Lower oil prices. Okay, maybe this wasn't the topic on Wall Street. But, then it's hard to say what piqued investors' interest this past week.
Certainly stock buying was not a high priority. The new year was ushered in with light trading -- and a penchant for selling. The Dow Jones industrial average finished four sessions down 19.21 points, closing at 1184.96. One can't really blame investors for this unenthusiastic start.
Home sales sputtered, federal deficit estimates swelled, and -- according to the consensus of 24 economists surveyed by the Wall Street Journal -- interest rates will rise in 1985.
In the spirit of true contrarianism, W. Samuel Kerlin debunks the interest-rate forecast. ``In all my years on Wall Street , I've never found a consensus of economists that was not wrong,'' says the president of Douglas Stewart, a New York brokerage house.
But let's backtrack to lower oil prices and consider the implications for interest rates and stocks.
The sheikhs and oil ministers headed home from the last OPEC meeting with little to show for their efforts. Supply continues to exceed demand. Thus Britain and Norway are expected to cut crude prices sometime this month. This in turn, may support Mr. Kerlin's belief that interest rates are headed down, not up.
If oil prices tumble, the Federal Reserve has a good reason to keep a lid on interest rates. If the Fed allows rates to climb while oil falls, poor nations could find it hard to pay their debts, straining the international financial system (not to mention a few United States banks). By this logic, the Fed will keep interest rates from rising as long as it doesn't ignite inflation.
A lower-interest-rate outlook bodes well for the bond market, and, in theory, the stock market piggybacks on bond activity. But in the last six months, bonds surged with little follow-through from stocks.
Norman G. Fosback, publisher of the Market Logic newsletter, says that although ``you could see the market back away over the next three to four weeks, investors should use any correction as an opportunity to buy stocks.'' His advice is based on the 70-year ``near infallible Two Tumbles and a Jump Rule.'' When the Federal Reserve cuts the discount rate two times in succession (Nov. 21 and Dec. 21) the monetary climate is favorable for a jump in stock prices.
When asked about the past record of the ``Two Tumbles'' signal, he admits it flashed seven months ahead of the 1982 bull market. Nonetheless, Market Logic was fully invested two months before the 1982 bull and came the closest to timing the rally, reports the Hulbert Financial Digest Annual Review of Investment Newsletters. Some 70 financial newsletters were followed.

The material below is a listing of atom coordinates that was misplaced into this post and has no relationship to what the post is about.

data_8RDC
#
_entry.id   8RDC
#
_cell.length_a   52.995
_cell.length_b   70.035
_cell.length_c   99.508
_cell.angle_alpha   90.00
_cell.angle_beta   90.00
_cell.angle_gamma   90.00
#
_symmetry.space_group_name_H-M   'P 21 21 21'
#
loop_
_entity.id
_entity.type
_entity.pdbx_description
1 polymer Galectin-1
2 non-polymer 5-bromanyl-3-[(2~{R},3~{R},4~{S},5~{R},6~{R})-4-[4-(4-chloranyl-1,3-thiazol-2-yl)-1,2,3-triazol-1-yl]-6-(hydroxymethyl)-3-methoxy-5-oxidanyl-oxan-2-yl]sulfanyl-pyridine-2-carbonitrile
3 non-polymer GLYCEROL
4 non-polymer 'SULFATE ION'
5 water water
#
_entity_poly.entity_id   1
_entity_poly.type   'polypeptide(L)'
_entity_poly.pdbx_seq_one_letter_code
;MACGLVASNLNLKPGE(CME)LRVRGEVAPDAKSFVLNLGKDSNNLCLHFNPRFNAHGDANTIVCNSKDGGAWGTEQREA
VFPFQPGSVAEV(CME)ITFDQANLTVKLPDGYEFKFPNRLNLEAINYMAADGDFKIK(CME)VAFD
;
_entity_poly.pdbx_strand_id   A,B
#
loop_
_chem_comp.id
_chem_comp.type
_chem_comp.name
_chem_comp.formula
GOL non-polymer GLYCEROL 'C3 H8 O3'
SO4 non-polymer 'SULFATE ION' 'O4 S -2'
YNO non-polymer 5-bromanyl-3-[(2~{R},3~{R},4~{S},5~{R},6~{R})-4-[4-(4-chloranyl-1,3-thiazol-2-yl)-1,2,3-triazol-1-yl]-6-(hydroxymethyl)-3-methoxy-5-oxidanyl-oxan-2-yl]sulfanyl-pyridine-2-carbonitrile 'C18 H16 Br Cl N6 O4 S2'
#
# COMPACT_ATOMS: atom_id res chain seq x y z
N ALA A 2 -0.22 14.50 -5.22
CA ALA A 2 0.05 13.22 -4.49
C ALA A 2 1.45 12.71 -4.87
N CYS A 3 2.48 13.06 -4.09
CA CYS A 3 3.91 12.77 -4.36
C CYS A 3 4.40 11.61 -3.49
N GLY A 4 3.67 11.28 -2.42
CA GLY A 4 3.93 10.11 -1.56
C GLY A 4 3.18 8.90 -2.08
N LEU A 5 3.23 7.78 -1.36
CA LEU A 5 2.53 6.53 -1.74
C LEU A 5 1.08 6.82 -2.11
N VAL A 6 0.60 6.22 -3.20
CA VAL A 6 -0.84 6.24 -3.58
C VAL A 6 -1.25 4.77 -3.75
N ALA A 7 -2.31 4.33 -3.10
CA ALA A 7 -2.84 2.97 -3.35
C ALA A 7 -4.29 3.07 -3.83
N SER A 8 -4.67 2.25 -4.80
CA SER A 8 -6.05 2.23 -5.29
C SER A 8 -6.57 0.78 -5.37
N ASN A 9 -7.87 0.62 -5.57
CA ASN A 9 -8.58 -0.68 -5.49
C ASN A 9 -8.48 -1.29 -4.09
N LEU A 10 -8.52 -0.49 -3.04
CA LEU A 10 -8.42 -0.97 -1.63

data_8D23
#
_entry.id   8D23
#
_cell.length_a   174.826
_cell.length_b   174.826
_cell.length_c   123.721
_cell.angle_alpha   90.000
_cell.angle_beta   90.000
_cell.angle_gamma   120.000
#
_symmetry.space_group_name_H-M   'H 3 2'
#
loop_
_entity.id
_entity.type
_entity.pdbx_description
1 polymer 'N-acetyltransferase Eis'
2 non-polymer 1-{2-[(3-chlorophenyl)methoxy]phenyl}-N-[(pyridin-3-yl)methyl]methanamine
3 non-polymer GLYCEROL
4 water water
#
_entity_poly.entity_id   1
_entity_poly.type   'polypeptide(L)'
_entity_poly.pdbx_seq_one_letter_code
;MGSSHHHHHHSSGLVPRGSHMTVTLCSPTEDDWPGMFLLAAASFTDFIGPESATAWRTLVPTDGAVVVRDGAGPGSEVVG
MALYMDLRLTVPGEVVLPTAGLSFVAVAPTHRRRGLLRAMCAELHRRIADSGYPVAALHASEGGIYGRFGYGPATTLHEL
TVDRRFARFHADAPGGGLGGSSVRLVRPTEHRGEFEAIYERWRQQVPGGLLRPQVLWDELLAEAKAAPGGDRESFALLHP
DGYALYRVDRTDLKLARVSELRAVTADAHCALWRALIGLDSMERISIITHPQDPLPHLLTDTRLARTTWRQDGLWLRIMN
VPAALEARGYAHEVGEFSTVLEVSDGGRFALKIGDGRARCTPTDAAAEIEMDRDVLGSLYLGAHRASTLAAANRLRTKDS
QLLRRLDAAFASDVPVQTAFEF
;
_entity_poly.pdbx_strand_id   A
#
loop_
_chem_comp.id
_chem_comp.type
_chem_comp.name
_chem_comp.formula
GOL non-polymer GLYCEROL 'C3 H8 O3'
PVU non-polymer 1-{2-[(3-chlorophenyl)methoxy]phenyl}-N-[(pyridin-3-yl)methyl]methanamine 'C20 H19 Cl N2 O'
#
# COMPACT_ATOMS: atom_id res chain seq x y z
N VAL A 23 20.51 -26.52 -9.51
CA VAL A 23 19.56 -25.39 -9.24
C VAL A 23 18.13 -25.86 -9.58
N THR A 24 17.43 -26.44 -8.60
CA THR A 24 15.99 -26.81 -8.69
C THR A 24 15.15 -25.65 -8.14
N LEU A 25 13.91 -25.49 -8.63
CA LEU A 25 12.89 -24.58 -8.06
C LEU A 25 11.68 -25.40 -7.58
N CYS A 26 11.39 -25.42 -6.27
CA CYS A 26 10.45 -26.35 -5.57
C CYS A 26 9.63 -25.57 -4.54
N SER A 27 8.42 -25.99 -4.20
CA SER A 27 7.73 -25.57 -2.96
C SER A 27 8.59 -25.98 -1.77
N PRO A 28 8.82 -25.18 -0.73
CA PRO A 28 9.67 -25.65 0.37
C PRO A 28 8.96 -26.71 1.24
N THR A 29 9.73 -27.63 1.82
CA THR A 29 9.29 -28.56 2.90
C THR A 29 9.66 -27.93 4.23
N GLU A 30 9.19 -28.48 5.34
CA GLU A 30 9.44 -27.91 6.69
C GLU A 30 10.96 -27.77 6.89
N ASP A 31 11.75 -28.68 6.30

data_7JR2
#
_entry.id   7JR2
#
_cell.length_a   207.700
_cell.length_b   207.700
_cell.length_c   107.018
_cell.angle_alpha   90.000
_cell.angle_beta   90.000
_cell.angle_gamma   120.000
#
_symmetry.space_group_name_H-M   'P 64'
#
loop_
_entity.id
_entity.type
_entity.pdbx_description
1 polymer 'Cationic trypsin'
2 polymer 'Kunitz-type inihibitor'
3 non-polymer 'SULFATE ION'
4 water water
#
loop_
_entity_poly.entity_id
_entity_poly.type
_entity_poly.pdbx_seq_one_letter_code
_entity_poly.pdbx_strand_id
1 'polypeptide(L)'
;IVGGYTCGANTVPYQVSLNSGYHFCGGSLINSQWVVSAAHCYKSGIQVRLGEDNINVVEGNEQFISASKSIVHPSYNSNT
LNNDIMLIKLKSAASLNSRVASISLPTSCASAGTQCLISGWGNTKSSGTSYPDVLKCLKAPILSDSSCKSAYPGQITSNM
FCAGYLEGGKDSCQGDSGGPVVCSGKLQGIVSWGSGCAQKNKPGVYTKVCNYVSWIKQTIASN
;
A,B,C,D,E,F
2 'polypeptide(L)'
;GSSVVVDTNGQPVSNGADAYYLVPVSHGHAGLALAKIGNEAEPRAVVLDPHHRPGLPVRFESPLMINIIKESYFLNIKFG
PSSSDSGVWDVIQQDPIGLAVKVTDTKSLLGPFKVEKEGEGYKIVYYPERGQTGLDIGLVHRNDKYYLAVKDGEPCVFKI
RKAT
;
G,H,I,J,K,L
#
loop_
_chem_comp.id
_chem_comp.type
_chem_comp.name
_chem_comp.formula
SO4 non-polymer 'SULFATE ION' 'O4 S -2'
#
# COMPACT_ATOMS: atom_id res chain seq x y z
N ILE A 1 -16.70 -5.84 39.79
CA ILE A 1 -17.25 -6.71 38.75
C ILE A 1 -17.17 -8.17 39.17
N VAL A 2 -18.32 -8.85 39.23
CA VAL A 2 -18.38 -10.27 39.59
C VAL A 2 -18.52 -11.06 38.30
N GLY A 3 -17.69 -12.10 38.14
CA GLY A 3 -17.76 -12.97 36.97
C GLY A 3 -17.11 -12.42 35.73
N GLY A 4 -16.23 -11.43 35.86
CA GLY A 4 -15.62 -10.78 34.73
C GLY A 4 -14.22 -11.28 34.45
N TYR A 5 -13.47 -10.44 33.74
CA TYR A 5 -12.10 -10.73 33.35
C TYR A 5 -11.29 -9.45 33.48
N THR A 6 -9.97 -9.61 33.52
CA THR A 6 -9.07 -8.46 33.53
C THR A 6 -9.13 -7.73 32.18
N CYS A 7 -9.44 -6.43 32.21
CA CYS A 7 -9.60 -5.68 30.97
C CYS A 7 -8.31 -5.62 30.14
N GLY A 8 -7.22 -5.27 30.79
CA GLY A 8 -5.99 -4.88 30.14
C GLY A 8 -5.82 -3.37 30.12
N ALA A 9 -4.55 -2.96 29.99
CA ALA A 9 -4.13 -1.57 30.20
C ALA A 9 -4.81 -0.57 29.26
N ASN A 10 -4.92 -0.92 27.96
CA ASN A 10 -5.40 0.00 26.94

Fosback is recommending brokerage stocks and notes recent insider buying in real estate investment trusts, banking, and energy issues.
Even if the whole market doesn't perform spectacularly, lower oil prices may boost transportation stocks. Jet fuel accounts for about 25 percent of airline operating expenses. When Britain and Norway last cut prices in October, airline stocks took off.
``The airlines did phenomenally well in the fourth quarter. They were up 20 to 25 percent relative to the market,'' says Paul R. Schlesinger at Donaldson, Lufkin & Jenrette securities.
Are airline stocks the ticket for a profitable 1985? Well, you won't find Alfred Norling at the ticket counter. The airline analyst for Kidder, Peabody & Co. expects lower earnings for the first half of '85. ``Most analysts and the market have not agreed with me,'' says Norling. But as he sees it, equating lower crude prices with higher earnings is too simplistic. Competition is resulting in heavy discounting. As a result, industrywide revenue yields are down 3 percent from a year ago. ``They've deteriorated quarter by quarter through 1984,'' says Norling. In 1985 the continued expansion of discount carriers, such as People Express and Continental, and lower fuel prices will further depress ticket prices and earnings, he says.
At Douglas Stewart, Samuel Kerlin just added People Express to balance his holdings of Pan Am. Pan Am, with as much as 40 percent of its sales overseas, is a hedge against a drop in the dollar.